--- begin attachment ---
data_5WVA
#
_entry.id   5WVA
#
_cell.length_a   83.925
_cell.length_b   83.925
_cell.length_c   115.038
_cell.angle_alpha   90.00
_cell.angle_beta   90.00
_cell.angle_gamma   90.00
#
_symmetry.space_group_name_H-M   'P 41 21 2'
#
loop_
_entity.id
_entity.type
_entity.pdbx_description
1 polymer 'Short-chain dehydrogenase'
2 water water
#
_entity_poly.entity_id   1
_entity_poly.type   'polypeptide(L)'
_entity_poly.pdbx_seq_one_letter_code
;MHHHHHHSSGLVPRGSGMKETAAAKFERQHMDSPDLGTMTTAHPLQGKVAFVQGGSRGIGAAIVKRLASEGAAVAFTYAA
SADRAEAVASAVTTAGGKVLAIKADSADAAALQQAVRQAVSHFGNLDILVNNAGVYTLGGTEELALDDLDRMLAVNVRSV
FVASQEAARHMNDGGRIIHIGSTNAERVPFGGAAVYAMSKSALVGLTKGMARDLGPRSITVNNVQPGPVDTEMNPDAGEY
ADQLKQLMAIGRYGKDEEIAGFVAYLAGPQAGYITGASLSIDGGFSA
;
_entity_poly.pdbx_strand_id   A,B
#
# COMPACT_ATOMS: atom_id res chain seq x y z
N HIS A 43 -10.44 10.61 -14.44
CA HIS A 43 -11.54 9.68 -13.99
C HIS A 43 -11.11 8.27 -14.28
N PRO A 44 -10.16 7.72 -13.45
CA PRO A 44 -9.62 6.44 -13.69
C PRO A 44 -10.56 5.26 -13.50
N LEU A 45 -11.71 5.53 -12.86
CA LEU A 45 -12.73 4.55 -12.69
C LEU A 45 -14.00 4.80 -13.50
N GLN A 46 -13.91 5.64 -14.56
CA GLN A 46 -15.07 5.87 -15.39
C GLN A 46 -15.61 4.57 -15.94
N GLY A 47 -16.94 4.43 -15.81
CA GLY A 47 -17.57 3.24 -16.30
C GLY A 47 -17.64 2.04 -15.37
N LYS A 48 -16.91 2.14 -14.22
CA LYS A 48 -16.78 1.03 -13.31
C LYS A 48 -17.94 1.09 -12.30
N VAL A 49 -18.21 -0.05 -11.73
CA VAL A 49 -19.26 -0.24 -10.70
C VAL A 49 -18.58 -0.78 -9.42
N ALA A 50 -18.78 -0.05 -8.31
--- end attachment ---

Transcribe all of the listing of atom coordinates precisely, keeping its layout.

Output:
data_5WVA
#
_entry.id   5WVA
#
_cell.length_a   83.925
_cell.length_b   83.925
_cell.length_c   115.038
_cell.angle_alpha   90.00
_cell.angle_beta   90.00
_cell.angle_gamma   90.00
#
_symmetry.space_group_name_H-M   'P 41 21 2'
#
loop_
_entity.id
_entity.type
_entity.pdbx_description
1 polymer 'Short-chain dehydrogenase'
2 water water
#
_entity_poly.entity_id   1
_entity_poly.type   'polypeptide(L)'
_entity_poly.pdbx_seq_one_letter_code
;MHHHHHHSSGLVPRGSGMKETAAAKFERQHMDSPDLGTMTTAHPLQGKVAFVQGGSRGIGAAIVKRLASEGAAVAFTYAA
SADRAEAVASAVTTAGGKVLAIKADSADAAALQQAVRQAVSHFGNLDILVNNAGVYTLGGTEELALDDLDRMLAVNVRSV
FVASQEAARHMNDGGRIIHIGSTNAERVPFGGAAVYAMSKSALVGLTKGMARDLGPRSITVNNVQPGPVDTEMNPDAGEY
ADQLKQLMAIGRYGKDEEIAGFVAYLAGPQAGYITGASLSIDGGFSA
;
_entity_poly.pdbx_strand_id   A,B
#
# COMPACT_ATOMS: atom_id res chain seq x y z
N HIS A 43 -10.44 10.61 -14.44
CA HIS A 43 -11.54 9.68 -13.99
C HIS A 43 -11.11 8.27 -14.28
N PRO A 44 -10.16 7.72 -13.45
CA PRO A 44 -9.62 6.44 -13.69
C PRO A 44 -10.56 5.26 -13.50
N LEU A 45 -11.71 5.53 -12.86
CA LEU A 45 -12.73 4.55 -12.69
C LEU A 45 -14.00 4.80 -13.50
N GLN A 46 -13.91 5.64 -14.56
CA GLN A 46 -15.07 5.87 -15.39
C GLN A 46 -15.61 4.57 -15.94
N GLY A 47 -16.94 4.43 -15.81
CA GLY A 47 -17.57 3.24 -16.30
C GLY A 47 -17.64 2.04 -15.37
N LYS A 48 -16.91 2.14 -14.22
CA LYS A 48 -16.78 1.03 -13.31
C LYS A 48 -17.94 1.09 -12.30
N VAL A 49 -18.21 -0.05 -11.73
CA VAL A 49 -19.26 -0.24 -10.70
C VAL A 49 -18.58 -0.78 -9.42
N ALA A 50 -18.78 -0.05 -8.31